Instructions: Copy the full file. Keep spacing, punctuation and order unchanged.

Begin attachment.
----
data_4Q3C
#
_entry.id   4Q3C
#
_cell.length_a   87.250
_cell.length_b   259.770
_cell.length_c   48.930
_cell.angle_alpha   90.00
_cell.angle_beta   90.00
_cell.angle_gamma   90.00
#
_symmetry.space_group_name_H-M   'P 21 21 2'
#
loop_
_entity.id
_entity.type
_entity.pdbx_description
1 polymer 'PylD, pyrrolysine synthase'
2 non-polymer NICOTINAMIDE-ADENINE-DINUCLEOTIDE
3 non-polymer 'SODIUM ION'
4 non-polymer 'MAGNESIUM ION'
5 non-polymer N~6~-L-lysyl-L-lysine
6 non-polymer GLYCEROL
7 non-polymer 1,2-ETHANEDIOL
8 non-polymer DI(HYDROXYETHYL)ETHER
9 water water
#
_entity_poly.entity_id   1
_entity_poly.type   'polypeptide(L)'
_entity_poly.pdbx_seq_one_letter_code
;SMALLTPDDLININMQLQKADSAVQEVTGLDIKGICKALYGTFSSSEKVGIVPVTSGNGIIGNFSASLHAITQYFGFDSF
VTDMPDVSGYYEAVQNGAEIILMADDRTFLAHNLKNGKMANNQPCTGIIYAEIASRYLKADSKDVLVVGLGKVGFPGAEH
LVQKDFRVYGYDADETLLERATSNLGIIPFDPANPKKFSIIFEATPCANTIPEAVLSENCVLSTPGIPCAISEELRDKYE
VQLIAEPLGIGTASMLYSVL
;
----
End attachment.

data_4Q3C
#
_entry.id   4Q3C
#
_cell.length_a   87.250
_cell.length_b   259.770
_cell.length_c   48.930
_cell.angle_alpha   90.00
_cell.angle_beta   90.00
_cell.angle_gamma   90.00
#
_symmetry.space_group_name_H-M   'P 21 21 2'
#
loop_
_entity.id
_entity.type
_entity.pdbx_description
1 polymer 'PylD, pyrrolysine synthase'
2 non-polymer NICOTINAMIDE-ADENINE-DINUCLEOTIDE
3 non-polymer 'SODIUM ION'
4 non-polymer 'MAGNESIUM ION'
5 non-polymer N~6~-L-lysyl-L-lysine
6 non-polymer GLYCEROL
7 non-polymer 1,2-ETHANEDIOL
8 non-polymer DI(HYDROXYETHYL)ETHER
9 water water
#
_entity_poly.entity_id   1
_entity_poly.type   'polypeptide(L)'
_entity_poly.pdbx_seq_one_letter_code
;SMALLTPDDLININMQLQKADSAVQEVTGLDIKGICKALYGTFSSSEKVGIVPVTSGNGIIGNFSASLHAITQYFGFDSF
VTDMPDVSGYYEAVQNGAEIILMADDRTFLAHNLKNGKMANNQPCTGIIYAEIASRYLKADSKDVLVVGLGKVGFPGAEH
LVQKDFRVYGYDADETLLERATSNLGIIPFDPANPKKFSIIFEATPCANTIPEAVLSENCVLSTPGIPCAISEELRDKYE
VQLIAEPLGIGTASMLYSVL
;